World Literature Today has picked six Dalkey Archive books for its “75 Notable Translations of 2016” list—a number unsurpassed by any other publisher. The books, selected by WLT’s editors, represent the best of international literature in translation. Dalkey Archive has been featured every year since the list began in 2012, and is proud to have its authors and translators recognized for their extraordinary work again this year.

The six titles are representative of Dalkey’s unique mission to identify excellent works of literature from countries that are often overlooked in the literary marketplace, and are comprised of the following:

  • Gabriela Adameșteanu’s The Encounter, translated by Alistair Ian Blyth (Romania)
  • Zsuzsanna Gahse’s Volatile Texts: Us Two, translated Chenxin Jiang (Switzerland)
  • Jung Young-moon’s A Contrived World, translated Jeffrey Karvonen & Mah Eunji (Korea)
  • Youval Shimoni’s A Room, translated by Michael Sharp (Israel)
  • Suzana Tratnik’s Games with Greta and Other Stories, translated by Michael Biggins (Slovenia)
  • Jovanka Živanović’s Fragile Travelers, translated by Jovanka Kalaba (Serbia)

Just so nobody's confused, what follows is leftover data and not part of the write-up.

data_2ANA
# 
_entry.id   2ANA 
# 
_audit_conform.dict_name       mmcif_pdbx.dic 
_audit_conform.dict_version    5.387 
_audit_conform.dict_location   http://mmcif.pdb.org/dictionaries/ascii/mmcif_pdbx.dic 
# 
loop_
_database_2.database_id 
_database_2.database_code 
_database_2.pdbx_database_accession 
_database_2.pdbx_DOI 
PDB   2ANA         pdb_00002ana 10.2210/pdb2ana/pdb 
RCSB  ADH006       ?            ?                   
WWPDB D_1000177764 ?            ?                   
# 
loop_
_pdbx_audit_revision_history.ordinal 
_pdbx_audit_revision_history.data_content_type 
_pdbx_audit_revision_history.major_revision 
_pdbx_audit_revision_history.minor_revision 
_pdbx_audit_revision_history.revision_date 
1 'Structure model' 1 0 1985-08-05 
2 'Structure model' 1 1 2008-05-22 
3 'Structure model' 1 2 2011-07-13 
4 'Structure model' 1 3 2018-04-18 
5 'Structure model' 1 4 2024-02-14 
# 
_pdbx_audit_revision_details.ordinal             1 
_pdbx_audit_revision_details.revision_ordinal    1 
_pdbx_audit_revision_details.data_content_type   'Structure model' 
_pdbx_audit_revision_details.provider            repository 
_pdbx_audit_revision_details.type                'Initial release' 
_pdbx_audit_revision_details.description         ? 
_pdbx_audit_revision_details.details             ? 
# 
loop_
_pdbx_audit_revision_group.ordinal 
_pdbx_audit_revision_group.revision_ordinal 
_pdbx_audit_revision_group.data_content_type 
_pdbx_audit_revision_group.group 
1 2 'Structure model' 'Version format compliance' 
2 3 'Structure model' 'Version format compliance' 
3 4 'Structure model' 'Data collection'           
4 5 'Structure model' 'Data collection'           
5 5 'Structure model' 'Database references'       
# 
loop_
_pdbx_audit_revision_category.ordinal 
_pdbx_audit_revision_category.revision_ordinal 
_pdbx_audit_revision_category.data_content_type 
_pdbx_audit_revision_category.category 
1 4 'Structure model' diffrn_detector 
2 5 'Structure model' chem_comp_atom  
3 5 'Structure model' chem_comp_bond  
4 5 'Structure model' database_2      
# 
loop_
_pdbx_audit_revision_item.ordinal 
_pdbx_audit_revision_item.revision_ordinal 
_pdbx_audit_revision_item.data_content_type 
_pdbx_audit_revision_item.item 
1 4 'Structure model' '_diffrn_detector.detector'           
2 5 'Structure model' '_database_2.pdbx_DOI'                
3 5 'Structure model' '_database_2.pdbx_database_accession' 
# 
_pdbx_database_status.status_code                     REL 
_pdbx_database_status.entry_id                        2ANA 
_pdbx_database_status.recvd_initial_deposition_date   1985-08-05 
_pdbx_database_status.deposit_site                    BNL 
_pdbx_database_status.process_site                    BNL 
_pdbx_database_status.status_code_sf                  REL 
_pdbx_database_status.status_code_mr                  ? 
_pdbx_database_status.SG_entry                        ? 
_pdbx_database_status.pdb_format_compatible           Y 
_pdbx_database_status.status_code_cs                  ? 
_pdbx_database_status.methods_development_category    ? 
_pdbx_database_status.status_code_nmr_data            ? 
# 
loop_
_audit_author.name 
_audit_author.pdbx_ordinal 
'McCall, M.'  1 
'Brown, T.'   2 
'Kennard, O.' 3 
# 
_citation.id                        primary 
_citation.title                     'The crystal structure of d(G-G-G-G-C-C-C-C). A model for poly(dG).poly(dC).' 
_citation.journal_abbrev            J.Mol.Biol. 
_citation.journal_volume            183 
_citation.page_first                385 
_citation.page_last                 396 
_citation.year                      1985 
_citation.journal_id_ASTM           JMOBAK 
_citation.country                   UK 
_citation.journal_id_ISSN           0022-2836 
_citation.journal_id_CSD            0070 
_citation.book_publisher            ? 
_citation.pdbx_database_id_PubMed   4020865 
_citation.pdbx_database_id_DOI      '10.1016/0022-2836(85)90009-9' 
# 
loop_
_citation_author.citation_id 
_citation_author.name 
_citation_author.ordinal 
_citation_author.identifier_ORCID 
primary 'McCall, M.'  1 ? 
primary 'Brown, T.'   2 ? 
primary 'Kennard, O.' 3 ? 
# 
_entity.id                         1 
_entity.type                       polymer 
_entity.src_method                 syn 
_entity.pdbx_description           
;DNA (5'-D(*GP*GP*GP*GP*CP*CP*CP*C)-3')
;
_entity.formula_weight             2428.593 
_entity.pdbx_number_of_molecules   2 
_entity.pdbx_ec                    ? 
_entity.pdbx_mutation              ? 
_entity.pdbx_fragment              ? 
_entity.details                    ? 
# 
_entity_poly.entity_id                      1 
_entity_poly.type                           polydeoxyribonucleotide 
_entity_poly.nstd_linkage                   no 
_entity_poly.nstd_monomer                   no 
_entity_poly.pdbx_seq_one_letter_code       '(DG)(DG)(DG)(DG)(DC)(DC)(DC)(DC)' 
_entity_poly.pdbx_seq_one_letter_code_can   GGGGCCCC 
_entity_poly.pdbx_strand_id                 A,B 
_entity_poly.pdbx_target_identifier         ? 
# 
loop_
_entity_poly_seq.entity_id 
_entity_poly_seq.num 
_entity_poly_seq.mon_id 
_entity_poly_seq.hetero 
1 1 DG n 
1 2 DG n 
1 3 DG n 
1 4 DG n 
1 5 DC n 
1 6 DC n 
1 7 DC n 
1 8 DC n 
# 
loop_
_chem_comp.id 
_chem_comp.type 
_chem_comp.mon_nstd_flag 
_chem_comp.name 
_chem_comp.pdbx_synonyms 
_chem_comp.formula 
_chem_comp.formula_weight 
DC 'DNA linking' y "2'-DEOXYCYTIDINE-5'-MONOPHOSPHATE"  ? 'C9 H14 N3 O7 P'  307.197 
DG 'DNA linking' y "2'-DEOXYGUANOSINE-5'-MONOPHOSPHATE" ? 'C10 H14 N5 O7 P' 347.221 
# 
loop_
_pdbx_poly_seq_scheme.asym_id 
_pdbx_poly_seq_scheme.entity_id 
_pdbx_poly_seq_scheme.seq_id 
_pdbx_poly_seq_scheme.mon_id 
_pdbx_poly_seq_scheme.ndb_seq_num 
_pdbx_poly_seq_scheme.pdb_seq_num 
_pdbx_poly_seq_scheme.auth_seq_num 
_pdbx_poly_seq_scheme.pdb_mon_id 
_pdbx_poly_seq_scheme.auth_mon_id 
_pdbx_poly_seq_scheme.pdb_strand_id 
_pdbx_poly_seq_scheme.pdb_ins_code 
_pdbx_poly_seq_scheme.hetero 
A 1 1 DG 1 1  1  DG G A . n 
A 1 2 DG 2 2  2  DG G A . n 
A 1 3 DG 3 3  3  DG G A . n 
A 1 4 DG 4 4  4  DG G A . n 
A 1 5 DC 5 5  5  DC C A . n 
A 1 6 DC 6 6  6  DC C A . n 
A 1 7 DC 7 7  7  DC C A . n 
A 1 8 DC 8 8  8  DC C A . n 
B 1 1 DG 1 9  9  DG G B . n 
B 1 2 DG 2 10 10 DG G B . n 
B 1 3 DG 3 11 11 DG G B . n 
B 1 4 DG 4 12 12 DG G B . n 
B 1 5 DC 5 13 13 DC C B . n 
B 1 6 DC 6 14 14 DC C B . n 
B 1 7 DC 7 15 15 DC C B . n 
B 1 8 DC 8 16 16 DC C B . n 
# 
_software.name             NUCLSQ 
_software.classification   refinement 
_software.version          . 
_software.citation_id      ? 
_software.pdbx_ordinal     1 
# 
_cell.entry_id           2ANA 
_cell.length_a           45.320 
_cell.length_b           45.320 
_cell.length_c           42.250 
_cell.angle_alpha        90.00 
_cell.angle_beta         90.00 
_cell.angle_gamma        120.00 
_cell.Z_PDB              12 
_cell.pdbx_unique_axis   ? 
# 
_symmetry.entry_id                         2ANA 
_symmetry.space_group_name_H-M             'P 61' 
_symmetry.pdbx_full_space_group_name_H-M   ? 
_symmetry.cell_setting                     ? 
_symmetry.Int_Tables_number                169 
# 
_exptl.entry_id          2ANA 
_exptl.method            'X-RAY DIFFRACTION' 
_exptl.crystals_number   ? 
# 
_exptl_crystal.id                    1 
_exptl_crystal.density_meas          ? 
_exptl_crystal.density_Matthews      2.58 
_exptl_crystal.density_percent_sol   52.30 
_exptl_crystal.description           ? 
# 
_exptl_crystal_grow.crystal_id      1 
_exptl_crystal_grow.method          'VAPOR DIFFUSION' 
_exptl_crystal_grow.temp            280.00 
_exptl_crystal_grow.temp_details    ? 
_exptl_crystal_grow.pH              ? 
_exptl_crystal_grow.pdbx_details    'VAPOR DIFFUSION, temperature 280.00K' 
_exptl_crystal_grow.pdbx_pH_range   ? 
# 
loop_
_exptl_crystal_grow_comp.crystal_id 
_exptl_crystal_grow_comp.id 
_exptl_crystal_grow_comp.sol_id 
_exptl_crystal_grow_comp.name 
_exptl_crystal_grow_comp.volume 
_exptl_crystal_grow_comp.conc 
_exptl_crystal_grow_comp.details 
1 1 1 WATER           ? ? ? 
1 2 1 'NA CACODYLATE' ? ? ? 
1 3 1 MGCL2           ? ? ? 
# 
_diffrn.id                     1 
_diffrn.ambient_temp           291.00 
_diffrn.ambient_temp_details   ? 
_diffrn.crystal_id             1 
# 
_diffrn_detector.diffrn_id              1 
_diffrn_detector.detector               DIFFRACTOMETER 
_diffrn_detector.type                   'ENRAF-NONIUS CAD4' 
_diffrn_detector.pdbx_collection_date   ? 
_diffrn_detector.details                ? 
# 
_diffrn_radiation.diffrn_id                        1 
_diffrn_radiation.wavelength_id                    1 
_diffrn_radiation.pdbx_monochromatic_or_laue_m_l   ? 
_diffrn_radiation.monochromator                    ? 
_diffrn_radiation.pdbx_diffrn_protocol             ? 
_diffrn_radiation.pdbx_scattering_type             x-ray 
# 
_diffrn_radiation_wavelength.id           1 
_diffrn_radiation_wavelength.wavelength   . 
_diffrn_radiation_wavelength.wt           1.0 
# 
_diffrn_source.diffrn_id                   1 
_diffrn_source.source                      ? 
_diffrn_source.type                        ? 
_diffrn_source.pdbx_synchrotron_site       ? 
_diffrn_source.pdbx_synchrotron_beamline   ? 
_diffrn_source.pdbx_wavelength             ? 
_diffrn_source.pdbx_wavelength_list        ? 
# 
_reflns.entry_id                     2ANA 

Two of these six notable translations are the work of two post-graduate students, Chenxin Jiang and Jovanka Kalaba, who were enrolled in the Certificate in Applied Literary Translation Program that is currently offered in collaboration between the University of Houston-Victoria and Dalkey Archive Press. The Program was begun by John O’Brien—the publisher and founder of Dalkey Archive—in 2005 in response to the need for emerging translators to work closely with an editor at a publishing house that will then publish their first book-length translation.

In addition to their translation work, students enrolled in the program are trained and given practical experience in evaluating manuscripts, working with agents and other publishing firms, and devising contracts. To date over forty students have participated in the program, and several translations have already appeared or will be published in the near future. The success of the program continues to depend upon the close working relationship between editor and translator.